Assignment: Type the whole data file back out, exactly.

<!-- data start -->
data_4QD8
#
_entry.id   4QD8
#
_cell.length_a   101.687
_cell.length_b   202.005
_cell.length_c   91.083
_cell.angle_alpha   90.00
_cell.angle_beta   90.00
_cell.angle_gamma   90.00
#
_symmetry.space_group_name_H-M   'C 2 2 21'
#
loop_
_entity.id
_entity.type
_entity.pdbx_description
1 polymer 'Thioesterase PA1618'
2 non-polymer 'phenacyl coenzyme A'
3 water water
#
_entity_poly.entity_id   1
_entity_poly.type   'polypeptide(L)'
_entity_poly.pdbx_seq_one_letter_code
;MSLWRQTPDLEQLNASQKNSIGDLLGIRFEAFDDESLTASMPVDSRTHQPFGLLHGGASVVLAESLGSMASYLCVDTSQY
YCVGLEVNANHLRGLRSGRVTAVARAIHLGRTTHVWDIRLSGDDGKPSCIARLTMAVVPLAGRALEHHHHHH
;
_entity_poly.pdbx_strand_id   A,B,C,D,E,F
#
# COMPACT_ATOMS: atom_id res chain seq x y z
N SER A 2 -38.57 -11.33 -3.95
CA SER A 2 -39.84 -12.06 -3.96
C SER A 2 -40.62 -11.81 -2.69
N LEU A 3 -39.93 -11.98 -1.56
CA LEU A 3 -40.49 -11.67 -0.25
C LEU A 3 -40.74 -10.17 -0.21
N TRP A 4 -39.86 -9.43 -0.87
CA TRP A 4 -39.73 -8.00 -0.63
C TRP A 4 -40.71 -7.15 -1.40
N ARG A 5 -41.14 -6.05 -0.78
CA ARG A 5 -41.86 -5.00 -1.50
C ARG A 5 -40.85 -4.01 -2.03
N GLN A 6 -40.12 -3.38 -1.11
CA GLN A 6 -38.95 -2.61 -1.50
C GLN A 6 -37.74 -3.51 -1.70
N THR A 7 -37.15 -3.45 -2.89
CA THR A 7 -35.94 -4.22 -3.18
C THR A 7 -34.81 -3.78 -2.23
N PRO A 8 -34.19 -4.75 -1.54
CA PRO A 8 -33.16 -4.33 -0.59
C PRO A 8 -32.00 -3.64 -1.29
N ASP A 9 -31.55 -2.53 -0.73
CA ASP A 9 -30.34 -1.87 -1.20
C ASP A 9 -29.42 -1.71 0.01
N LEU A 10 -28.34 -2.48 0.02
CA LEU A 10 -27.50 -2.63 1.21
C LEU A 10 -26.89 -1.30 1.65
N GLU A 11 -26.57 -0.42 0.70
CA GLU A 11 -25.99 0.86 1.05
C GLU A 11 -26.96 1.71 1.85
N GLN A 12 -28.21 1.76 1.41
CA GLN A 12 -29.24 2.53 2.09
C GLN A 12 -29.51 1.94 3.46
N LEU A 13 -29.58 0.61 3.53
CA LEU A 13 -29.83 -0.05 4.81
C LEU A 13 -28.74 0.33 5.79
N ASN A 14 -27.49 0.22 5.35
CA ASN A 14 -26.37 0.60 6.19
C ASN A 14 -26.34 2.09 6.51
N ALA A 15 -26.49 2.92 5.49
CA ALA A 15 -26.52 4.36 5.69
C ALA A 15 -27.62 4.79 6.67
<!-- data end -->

data_4QD8
#
_entry.id   4QD8
#
_cell.length_a   101.687
_cell.length_b   202.005
_cell.length_c   91.083
_cell.angle_alpha   90.00
_cell.angle_beta   90.00
_cell.angle_gamma   90.00
#
_symmetry.space_group_name_H-M   'C 2 2 21'
#
loop_
_entity.id
_entity.type
_entity.pdbx_description
1 polymer 'Thioesterase PA1618'
2 non-polymer 'phenacyl coenzyme A'
3 water water
#
_entity_poly.entity_id   1
_entity_poly.type   'polypeptide(L)'
_entity_poly.pdbx_seq_one_letter_code
;MSLWRQTPDLEQLNASQKNSIGDLLGIRFEAFDDESLTASMPVDSRTHQPFGLLHGGASVVLAESLGSMASYLCVDTSQY
YCVGLEVNANHLRGLRSGRVTAVARAIHLGRTTHVWDIRLSGDDGKPSCIARLTMAVVPLAGRALEHHHHHH
;
_entity_poly.pdbx_strand_id   A,B,C,D,E,F
#
# COMPACT_ATOMS: atom_id res chain seq x y z
N SER A 2 -38.57 -11.33 -3.95
CA SER A 2 -39.84 -12.06 -3.96
C SER A 2 -40.62 -11.81 -2.69
N LEU A 3 -39.93 -11.98 -1.56
CA LEU A 3 -40.49 -11.67 -0.25
C LEU A 3 -40.74 -10.17 -0.21
N TRP A 4 -39.86 -9.43 -0.87
CA TRP A 4 -39.73 -8.00 -0.63
C TRP A 4 -40.71 -7.15 -1.40
N ARG A 5 -41.14 -6.05 -0.78
CA ARG A 5 -41.86 -5.00 -1.50
C ARG A 5 -40.85 -4.01 -2.03
N GLN A 6 -40.12 -3.38 -1.11
CA GLN A 6 -38.95 -2.61 -1.50
C GLN A 6 -37.74 -3.51 -1.70
N THR A 7 -37.15 -3.45 -2.89
CA THR A 7 -35.94 -4.22 -3.18
C THR A 7 -34.81 -3.78 -2.23
N PRO A 8 -34.19 -4.75 -1.54
CA PRO A 8 -33.16 -4.33 -0.59
C PRO A 8 -32.00 -3.64 -1.29
N ASP A 9 -31.55 -2.53 -0.73
CA ASP A 9 -30.34 -1.87 -1.20
C ASP A 9 -29.42 -1.71 0.01
N LEU A 10 -28.34 -2.48 0.02
CA LEU A 10 -27.50 -2.63 1.21
C LEU A 10 -26.89 -1.30 1.65
N GLU A 11 -26.57 -0.42 0.70
CA GLU A 11 -25.99 0.86 1.05
C GLU A 11 -26.96 1.71 1.85
N GLN A 12 -28.21 1.76 1.41
CA GLN A 12 -29.24 2.53 2.09
C GLN A 12 -29.51 1.94 3.46
N LEU A 13 -29.58 0.61 3.53
CA LEU A 13 -29.83 -0.05 4.81
C LEU A 13 -28.74 0.33 5.79
N ASN A 14 -27.49 0.22 5.35
CA ASN A 14 -26.37 0.60 6.19
C ASN A 14 -26.34 2.09 6.51
N ALA A 15 -26.49 2.92 5.49
CA ALA A 15 -26.52 4.36 5.69
C ALA A 15 -27.62 4.79 6.67